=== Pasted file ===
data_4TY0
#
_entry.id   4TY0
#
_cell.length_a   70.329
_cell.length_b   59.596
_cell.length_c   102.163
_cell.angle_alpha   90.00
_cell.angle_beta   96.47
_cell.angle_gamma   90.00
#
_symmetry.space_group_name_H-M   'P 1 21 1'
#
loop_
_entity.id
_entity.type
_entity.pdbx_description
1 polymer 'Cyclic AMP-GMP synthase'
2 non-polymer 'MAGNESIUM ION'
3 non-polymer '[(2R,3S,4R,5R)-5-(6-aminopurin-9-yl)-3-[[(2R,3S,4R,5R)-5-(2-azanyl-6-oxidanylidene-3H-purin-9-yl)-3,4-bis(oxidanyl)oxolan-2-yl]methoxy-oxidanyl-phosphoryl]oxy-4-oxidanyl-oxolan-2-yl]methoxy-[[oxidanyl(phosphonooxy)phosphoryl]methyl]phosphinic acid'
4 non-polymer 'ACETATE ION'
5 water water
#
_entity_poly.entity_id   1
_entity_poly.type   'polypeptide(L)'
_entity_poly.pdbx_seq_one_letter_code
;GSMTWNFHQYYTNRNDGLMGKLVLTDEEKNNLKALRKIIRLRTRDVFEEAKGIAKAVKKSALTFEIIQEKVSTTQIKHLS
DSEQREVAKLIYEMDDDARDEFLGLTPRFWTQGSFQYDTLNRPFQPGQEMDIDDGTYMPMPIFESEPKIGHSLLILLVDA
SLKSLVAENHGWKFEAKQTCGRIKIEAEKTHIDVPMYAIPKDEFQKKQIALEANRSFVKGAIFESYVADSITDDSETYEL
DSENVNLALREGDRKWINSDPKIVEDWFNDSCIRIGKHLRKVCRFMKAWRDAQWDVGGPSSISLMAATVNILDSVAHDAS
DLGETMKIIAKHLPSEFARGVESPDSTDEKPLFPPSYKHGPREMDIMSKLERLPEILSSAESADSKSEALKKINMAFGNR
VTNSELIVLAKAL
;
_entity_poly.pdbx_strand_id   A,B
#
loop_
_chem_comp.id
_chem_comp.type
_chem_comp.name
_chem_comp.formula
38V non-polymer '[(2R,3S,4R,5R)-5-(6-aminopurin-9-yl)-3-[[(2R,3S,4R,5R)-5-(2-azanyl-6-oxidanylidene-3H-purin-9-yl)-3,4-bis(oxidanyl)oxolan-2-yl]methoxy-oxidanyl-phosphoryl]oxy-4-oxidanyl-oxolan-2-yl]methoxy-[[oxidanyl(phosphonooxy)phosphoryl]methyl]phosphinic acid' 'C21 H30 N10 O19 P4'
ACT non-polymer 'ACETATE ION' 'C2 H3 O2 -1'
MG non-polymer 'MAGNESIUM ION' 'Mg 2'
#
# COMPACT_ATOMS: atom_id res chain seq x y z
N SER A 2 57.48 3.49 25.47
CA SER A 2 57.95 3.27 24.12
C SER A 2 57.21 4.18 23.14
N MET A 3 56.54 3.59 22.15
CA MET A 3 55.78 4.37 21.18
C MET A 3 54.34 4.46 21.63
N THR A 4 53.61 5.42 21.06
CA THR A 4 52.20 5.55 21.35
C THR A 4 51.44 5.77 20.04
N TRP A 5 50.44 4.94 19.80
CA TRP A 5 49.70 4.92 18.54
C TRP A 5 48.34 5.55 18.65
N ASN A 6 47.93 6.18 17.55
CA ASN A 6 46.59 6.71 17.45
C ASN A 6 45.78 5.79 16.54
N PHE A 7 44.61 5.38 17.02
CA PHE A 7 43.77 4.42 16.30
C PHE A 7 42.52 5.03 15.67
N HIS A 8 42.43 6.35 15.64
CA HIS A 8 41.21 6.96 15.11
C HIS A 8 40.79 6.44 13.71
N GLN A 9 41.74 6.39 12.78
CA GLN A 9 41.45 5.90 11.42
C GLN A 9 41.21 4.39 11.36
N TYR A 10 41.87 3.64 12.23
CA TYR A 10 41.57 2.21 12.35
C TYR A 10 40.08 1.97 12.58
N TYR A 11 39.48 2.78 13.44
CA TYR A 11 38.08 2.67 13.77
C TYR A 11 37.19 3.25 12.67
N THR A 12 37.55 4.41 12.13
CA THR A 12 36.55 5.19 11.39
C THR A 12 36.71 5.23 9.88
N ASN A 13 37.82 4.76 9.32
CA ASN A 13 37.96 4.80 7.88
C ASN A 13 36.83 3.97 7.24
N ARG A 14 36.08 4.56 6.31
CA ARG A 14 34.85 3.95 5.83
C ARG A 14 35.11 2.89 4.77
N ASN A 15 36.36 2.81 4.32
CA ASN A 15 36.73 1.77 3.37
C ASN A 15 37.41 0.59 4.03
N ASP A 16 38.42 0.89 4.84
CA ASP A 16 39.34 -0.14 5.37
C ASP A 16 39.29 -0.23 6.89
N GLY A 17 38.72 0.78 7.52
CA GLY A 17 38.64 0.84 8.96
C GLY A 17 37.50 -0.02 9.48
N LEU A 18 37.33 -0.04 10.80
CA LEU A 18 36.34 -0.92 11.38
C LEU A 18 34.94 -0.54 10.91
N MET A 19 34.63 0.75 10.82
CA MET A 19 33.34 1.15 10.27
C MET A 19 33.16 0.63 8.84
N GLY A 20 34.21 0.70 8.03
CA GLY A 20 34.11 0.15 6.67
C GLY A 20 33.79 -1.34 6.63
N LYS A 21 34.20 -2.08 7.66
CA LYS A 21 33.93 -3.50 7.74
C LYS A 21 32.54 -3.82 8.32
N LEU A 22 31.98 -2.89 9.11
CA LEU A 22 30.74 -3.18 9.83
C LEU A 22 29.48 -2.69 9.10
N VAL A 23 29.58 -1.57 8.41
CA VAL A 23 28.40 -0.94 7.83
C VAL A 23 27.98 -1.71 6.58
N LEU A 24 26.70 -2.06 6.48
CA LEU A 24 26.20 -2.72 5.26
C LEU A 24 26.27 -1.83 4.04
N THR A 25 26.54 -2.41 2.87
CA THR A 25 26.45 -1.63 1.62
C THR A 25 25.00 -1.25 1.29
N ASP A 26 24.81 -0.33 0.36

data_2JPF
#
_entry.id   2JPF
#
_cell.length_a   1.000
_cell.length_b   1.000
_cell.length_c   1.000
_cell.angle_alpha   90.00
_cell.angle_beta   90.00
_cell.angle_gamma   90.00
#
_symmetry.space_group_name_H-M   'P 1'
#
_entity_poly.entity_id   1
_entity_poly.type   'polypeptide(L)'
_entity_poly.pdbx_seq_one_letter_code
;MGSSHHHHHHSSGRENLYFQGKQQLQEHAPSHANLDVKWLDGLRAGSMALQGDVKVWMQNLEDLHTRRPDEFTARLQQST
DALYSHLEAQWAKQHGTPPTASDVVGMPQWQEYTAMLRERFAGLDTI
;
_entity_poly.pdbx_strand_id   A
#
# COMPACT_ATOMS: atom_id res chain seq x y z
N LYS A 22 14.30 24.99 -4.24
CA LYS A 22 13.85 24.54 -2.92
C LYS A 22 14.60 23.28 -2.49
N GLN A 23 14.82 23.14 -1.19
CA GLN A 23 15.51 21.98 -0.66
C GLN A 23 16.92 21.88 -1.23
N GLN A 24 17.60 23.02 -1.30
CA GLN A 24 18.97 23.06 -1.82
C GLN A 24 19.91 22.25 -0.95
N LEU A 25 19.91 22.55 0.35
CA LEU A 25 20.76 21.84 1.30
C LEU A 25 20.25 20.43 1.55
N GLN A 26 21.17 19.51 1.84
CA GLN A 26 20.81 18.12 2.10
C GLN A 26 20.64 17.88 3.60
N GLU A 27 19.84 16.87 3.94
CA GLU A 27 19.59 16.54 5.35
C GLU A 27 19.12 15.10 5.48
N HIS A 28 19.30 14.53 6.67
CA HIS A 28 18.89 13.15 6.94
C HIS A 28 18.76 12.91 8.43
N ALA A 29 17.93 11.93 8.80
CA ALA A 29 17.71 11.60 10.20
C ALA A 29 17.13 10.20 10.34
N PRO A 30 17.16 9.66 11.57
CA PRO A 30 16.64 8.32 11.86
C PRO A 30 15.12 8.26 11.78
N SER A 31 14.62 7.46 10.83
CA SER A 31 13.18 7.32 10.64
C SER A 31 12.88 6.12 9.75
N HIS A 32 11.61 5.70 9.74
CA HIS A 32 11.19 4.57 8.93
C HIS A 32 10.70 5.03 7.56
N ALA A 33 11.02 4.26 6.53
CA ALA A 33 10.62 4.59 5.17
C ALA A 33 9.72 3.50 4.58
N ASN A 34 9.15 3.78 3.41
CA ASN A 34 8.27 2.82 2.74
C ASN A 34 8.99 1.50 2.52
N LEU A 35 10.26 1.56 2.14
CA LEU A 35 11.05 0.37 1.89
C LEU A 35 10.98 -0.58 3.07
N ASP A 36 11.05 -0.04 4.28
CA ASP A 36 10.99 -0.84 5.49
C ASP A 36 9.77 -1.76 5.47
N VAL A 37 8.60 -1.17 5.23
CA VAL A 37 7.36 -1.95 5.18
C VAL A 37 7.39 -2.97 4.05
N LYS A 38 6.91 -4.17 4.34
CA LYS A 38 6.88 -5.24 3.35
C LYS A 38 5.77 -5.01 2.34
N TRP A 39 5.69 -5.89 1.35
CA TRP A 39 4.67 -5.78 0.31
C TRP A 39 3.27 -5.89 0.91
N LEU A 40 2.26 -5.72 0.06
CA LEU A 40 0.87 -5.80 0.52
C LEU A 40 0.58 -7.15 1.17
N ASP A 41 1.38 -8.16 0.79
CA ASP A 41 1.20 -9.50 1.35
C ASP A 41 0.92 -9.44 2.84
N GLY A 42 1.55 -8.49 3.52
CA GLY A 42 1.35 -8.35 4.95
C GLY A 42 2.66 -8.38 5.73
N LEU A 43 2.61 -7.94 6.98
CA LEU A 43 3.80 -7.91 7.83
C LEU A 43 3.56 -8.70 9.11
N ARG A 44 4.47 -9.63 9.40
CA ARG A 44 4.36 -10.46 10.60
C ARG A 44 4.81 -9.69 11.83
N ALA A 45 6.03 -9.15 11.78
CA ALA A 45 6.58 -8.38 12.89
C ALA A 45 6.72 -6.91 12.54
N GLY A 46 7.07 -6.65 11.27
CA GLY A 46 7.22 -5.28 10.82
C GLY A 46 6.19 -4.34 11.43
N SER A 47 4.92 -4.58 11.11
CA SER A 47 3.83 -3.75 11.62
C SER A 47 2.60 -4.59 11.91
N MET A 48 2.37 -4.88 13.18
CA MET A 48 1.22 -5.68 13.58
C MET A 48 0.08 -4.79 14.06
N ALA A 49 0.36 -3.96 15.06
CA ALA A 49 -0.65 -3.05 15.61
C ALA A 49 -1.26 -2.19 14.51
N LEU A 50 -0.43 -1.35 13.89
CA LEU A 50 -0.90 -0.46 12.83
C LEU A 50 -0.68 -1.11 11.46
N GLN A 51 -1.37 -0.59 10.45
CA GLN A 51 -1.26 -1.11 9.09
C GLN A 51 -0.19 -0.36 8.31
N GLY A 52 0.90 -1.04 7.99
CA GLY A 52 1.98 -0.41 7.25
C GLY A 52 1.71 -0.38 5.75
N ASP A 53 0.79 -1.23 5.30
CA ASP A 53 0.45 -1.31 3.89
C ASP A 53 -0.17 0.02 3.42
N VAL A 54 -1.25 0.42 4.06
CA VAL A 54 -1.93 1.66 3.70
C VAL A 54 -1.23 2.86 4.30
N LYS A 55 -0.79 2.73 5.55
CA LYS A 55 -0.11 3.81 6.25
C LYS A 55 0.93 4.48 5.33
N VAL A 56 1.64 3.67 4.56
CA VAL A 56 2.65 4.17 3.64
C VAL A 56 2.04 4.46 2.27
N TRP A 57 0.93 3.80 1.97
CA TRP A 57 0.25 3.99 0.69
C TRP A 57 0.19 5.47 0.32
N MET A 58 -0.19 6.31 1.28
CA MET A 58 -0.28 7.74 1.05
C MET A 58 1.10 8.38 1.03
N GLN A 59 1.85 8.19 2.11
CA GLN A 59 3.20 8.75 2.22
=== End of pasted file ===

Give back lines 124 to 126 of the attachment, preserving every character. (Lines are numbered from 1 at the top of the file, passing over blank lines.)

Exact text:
_cell.length_b   1.000
_cell.length_c   1.000
_cell.angle_alpha   90.00